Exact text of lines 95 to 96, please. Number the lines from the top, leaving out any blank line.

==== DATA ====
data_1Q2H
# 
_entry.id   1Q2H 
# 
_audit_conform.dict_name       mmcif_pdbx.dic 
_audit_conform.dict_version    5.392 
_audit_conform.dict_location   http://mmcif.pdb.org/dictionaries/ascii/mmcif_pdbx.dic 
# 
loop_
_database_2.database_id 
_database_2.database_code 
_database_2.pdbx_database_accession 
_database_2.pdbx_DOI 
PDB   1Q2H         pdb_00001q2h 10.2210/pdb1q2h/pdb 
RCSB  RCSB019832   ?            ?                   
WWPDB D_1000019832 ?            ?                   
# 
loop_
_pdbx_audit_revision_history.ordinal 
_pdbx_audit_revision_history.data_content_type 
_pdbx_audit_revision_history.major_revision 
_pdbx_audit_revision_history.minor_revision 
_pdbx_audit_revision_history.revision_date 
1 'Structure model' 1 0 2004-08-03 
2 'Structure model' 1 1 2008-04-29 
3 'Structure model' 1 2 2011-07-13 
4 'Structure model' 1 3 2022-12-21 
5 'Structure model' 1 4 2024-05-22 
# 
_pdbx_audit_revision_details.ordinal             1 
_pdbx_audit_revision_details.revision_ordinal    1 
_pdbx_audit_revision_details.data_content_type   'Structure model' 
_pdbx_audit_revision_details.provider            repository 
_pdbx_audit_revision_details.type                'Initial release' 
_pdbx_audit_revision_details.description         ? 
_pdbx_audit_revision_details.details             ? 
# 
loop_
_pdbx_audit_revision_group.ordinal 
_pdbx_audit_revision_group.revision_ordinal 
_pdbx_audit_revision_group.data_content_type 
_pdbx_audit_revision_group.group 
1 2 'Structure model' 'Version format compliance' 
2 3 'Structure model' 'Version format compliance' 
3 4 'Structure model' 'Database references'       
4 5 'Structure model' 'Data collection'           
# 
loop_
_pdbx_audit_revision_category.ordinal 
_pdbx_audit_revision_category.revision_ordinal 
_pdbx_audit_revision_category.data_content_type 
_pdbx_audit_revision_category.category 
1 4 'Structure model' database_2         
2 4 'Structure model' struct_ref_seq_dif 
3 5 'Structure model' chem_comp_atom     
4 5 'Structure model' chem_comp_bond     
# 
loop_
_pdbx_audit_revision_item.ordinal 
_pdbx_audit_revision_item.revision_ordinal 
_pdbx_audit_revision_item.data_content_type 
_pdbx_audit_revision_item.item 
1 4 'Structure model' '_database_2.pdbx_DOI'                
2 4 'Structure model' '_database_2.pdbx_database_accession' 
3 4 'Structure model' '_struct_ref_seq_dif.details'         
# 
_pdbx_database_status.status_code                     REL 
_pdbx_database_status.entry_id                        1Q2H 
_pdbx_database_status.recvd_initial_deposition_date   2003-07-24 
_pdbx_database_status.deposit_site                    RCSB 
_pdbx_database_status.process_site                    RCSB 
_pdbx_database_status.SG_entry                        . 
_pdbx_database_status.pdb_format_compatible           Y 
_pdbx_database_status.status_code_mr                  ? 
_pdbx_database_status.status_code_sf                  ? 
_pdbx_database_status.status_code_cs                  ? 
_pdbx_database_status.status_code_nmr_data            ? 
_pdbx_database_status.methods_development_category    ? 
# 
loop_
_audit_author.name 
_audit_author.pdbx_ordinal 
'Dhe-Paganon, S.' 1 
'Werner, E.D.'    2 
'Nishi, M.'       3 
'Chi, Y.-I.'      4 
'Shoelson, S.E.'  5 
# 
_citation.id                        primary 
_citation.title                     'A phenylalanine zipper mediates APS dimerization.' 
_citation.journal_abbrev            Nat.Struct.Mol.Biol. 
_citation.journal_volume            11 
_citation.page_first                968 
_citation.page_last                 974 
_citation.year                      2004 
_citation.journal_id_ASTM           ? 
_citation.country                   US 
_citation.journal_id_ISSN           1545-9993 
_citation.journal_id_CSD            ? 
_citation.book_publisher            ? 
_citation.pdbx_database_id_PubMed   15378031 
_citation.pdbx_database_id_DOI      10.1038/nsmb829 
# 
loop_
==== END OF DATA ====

_citation.year                      2004 
_citation.journal_id_ASTM           ? 